Republicans close ranks around Smith

Smith

SEASIDE - Last year, U.S. Sen. Gordon Smith got a less-than-rousing reception when he spoke at the GOP's annual gathering in this coastal Oregon town.

The two-term incumbent was coming off several high-profile breaks with his party, including a denunciation of the Iraq war and support for a Democratic plan to raise cigarette taxes in order to fund children's health care, and there was open grumbling among the Republican true believers about his turncoat tendencies.

This year, though, with Smith facing a potentially difficult general election in a Democratic-leaning state, the fences appear to have been mended.

"This is going to be a tough campaign," Smith said in a Saturday afternoon speech that his aides said he'd written himself and had been working on for weeks. "Now, if you're like me, you've never met anyone you agree with 100 percent of the time. But I've been there most of the time. Having been there for you, I ask you now to be there for me."

Last year at this time, hardcore conservatives were so peeved with Smith there was talk about floating a primary challenge to him from the right, perhaps from initiative activist and one-time Republican gubernatorial candidate Bill Sizemore.

But though Sizemore was making the rounds at the Dorchester Conference, there wasn't a peep about his candidacy on Saturday. Instead, rank-and-file Republicans said they were ready to close ranks around Smith.

"I don't necessarily agree with Gordon Smith all the time, but I agree with him most of the time," said Nina Avery, from Lane County. "But I feel that where he stands is much more to my beliefs than any Democrat."

Jim Haynes, of Sherwood, said he considers himself a hawk, who believes in "strong reactions to despots," and had his quarrels with Smith's 2006 about-face on Iraq.

"But I will overlook a lot of things for the building of a strong economy," he said. "Gordon is a business guy."

Smith said the drop-off in violence after the U.S. increased its troop presence in Iraq earlier this year, a move he said he supported, had helped to smooth the waters between himself and the Republican base.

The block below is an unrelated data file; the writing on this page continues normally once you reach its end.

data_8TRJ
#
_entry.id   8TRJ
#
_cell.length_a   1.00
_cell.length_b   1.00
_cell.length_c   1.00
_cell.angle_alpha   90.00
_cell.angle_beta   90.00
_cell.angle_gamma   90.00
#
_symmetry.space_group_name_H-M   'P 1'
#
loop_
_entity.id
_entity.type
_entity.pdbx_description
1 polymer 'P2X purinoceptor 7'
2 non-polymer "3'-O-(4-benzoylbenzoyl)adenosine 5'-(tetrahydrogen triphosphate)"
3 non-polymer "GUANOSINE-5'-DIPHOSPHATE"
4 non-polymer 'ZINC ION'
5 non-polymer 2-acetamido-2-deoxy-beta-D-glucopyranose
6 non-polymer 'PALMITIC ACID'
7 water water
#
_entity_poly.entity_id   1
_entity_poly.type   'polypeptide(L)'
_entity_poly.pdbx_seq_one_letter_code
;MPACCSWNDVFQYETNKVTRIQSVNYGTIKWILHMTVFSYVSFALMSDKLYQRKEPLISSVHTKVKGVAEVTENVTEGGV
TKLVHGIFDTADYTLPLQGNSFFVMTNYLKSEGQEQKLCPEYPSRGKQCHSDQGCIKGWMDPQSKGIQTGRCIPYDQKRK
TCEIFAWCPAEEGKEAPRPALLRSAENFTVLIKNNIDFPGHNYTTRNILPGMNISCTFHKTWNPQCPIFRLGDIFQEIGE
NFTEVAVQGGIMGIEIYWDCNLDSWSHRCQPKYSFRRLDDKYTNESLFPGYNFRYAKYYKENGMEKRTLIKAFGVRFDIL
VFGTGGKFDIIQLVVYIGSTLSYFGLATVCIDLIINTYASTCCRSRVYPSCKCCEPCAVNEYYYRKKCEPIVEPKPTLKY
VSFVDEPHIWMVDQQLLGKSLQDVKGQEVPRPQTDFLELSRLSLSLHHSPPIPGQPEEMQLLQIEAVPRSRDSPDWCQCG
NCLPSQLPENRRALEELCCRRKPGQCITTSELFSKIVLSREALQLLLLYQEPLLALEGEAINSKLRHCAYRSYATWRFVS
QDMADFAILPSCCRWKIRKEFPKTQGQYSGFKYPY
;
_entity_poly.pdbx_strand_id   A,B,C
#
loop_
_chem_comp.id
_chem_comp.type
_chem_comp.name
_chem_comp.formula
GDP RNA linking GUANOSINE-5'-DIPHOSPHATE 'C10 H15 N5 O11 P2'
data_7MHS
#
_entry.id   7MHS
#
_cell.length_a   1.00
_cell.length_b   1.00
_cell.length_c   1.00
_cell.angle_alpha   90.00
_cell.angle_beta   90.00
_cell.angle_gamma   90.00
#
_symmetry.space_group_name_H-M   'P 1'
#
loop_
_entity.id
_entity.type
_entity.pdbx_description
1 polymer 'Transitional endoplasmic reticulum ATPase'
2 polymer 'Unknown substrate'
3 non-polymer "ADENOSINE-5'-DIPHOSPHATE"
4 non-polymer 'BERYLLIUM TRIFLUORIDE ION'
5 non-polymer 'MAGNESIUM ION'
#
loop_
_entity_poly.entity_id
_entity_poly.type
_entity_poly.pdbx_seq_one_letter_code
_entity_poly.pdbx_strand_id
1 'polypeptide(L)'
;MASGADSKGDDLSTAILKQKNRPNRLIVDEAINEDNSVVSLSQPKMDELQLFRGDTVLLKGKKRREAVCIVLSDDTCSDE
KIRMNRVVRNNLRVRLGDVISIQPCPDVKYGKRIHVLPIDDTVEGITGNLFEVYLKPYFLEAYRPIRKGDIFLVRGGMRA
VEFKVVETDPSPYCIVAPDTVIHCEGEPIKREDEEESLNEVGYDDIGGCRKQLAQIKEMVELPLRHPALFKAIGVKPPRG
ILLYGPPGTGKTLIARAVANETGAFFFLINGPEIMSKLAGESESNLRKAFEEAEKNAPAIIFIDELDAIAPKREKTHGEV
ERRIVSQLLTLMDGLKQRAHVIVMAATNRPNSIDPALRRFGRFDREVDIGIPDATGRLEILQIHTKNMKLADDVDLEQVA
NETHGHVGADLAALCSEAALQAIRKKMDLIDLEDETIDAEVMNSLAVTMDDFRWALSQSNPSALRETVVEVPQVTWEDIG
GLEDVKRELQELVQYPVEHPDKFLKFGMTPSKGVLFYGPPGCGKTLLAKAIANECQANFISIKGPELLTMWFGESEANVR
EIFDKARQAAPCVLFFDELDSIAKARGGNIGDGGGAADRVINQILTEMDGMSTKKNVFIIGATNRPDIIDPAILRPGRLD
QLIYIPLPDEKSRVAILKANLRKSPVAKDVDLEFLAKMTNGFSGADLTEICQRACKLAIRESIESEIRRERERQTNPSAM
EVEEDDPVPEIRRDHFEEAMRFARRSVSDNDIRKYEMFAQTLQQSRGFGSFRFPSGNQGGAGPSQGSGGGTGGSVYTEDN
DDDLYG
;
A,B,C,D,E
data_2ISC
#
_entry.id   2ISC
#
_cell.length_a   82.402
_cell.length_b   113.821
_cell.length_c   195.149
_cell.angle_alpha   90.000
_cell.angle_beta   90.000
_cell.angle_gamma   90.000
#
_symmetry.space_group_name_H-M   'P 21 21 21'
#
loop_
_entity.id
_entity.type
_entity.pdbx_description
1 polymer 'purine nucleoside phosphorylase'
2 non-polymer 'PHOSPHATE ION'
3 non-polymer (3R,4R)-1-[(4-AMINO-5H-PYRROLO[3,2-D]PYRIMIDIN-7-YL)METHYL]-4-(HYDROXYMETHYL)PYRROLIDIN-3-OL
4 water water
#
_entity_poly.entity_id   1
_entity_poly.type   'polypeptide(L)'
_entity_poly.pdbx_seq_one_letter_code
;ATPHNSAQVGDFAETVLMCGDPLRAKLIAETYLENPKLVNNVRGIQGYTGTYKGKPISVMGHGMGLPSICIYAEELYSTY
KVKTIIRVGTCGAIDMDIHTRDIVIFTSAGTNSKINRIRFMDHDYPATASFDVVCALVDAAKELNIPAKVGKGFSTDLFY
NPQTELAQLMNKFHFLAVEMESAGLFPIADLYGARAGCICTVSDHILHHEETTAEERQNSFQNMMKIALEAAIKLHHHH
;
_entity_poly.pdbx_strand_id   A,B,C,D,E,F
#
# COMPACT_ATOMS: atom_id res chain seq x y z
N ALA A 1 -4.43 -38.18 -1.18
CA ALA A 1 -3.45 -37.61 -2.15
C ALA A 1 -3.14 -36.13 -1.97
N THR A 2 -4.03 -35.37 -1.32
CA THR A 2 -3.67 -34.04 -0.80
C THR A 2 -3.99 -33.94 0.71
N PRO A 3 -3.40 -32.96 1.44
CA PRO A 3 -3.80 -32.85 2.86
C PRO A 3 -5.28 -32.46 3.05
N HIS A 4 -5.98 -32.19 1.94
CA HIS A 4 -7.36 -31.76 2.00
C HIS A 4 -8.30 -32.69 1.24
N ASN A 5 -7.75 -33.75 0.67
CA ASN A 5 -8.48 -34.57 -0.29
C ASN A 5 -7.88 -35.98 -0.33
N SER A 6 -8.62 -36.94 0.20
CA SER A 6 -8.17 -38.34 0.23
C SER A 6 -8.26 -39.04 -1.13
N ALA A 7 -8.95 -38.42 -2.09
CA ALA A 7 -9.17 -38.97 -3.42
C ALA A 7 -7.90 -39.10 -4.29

"What was there about the first four years that was worthy of defending?" he asked in an interview with The AP. "It was a failure. Now, we've been more successful. Now, it's time to reposition our troops for a longer war on terror."

Throughout his political career, Smith has had to strike an uneasy balance between the demands and loyalties of his party affiliation and a moderate Oregon electorate. Saturday's speech touched on both bases: "I believe water is for more than drinking, and trees are for more than hugging," he declared to applause, while vowing that under his watch, there would be "no logger left behind, no rancher left behind."

But he also made a plea for pragmatism, evident in the new slogan on buttons and T-shirts unveiled by his campaign: "Common ground for the common good," - though there was no mention of his Republican affiliation to be found.

"Whether it is red or blue, left or right, urban or rural, taxes, health care, energy or the economy, you will find in all of those areas, I have found common ground for the common good," Smith said.

So far in the campaign, Smith has avoided much mention of the two Democrats duking it out in the primary: House Speaker Jeff Merkley, D-Portland and Portland lawyer and activist Steve Novick. But in Saturday's speech, he made oblique references to his opponents, saying that the two have "spent their careers trying to raise taxes on as many people as possible."

A spokesman for the Democratic Party of Oregon dismissed the line, saying it proved that Smith "knows he has lost his grasp on Oregonians' support, so he has to start lashing out at his opponents.

But among the GOP faithful, the reference to taxes drew big applause, suggesting that fiscal issues could be a central theme of the fall campaign, and a surefire way to keep Republicans in the fold.

"He needs to get the swing vote," said John Winquist of Tigard, a longtime Republican who said he'd been to 30 Dorchester Conventions, and worked on former Sen. Bob Packwood's first Senate run. "Republicans have lost before because of challenges from the far right. If we want to win statewide, we've got to have the big tent."

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